The Mekong giant catfish is a species of catfish in the shark catfish family. It is grey to white in colour and is distinguished by the near-total lack of barbels and the absence of teeth.
Habitat and Ecology
The Mekong giant catfish is the largest freshwater fish and is endemic to the Mekong River. It migrates huge distances to spawn.
Population and Distribution
It is now only found in the mainstream of the Lower Mekong in Myanmar, Lao PDR, Thailand, Cambodia and Vietnam. It used to be relatively common further north along the Thai-Lao PDR border but is now extremely rare in this area.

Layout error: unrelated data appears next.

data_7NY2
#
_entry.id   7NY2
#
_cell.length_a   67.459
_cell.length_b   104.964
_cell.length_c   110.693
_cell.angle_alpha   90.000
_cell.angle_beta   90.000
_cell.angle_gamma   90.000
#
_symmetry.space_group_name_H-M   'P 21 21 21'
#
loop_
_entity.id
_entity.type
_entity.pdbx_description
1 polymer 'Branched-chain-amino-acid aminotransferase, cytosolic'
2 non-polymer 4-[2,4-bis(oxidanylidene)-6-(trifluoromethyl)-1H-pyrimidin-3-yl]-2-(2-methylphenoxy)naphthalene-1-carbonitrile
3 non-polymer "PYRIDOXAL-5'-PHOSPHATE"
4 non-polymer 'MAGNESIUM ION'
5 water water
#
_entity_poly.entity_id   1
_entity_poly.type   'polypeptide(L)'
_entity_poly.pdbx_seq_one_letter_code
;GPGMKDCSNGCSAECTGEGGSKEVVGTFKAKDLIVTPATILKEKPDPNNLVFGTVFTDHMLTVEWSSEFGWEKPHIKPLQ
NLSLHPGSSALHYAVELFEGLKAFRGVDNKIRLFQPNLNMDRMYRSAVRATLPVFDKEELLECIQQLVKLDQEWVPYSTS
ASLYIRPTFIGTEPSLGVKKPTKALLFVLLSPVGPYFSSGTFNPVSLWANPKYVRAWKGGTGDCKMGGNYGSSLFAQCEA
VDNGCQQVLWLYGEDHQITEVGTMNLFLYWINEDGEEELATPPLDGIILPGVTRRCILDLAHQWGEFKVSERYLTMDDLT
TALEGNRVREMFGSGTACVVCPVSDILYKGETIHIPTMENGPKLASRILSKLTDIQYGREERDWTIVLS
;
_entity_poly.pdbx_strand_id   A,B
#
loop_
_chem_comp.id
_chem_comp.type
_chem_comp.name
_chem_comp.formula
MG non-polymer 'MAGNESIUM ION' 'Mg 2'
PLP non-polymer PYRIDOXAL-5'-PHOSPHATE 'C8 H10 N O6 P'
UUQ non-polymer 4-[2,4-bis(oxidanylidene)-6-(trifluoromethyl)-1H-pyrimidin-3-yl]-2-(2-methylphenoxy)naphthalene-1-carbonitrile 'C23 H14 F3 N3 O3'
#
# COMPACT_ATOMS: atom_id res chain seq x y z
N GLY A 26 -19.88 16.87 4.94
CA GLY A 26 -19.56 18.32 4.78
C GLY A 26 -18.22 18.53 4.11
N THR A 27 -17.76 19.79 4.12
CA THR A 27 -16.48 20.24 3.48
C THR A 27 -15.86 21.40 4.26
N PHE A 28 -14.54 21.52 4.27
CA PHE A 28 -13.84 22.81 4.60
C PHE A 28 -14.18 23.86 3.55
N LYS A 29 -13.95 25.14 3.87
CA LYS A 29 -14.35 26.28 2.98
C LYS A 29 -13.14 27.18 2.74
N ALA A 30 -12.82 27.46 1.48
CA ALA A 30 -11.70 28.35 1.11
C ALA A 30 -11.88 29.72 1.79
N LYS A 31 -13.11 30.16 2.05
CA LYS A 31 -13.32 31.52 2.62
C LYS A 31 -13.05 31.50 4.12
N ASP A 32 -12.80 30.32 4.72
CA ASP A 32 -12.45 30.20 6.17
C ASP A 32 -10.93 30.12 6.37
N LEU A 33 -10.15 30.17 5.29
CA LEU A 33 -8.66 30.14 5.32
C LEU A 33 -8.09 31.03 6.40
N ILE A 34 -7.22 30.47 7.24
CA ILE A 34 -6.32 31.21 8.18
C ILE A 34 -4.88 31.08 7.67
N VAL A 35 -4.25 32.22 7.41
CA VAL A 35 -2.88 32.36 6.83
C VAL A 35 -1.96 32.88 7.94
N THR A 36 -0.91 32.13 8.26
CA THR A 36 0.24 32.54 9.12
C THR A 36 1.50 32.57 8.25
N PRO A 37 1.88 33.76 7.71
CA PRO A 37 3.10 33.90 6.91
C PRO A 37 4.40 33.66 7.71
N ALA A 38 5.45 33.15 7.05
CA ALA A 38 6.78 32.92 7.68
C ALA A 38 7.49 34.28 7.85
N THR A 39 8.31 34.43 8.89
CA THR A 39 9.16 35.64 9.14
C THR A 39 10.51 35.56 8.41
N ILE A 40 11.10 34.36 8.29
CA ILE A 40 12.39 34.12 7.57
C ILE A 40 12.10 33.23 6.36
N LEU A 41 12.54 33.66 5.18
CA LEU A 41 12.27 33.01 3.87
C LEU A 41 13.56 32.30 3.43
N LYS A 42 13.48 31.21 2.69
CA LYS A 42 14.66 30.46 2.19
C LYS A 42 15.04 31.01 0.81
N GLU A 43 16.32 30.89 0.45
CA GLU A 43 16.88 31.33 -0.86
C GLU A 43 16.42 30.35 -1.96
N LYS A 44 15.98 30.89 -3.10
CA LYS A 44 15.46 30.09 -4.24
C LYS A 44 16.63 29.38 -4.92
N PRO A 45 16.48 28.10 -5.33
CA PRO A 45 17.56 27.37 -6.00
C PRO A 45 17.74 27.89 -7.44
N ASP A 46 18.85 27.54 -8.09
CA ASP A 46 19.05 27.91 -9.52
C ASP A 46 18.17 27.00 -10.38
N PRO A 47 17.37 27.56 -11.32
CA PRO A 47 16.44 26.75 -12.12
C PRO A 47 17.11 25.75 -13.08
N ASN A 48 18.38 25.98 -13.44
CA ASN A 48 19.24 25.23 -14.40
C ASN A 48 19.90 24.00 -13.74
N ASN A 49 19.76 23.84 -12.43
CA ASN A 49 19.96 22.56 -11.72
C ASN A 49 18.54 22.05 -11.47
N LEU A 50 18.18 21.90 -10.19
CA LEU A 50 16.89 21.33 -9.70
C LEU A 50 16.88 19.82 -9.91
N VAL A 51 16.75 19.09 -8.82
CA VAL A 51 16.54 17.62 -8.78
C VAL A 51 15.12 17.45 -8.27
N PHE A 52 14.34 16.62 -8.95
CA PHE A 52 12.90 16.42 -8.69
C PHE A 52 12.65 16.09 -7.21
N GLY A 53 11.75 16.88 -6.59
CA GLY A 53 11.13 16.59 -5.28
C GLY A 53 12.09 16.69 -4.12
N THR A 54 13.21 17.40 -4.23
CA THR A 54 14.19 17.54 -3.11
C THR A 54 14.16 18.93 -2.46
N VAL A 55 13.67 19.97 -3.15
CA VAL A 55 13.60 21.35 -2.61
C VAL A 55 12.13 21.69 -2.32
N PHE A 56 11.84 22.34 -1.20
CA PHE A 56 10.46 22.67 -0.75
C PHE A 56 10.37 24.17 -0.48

Scientists estimate that the total number of Mekong giant catfish have decreased by around 90% in the last decade. No population figures are available, and estimates of the decline are based on the fall in the number of specimens caught, Some experts believe there may only be a few hundred Mekong giant catfish surviving.
What are the main threats?
Threats to the Mekong giant catfish, and several other giant migratory fish species in the Mekong, include infrastructure development
such as dams that block migration routes and isolate some populations. Without the ability to move up and down rivers, the fish have fewer opportunities to breed.
Navigation projects have also destroyed critical spawning grounds and pollution and siltation have also had an impact.
A further major factor in the decline of the Mekong giant catfish is over-fishing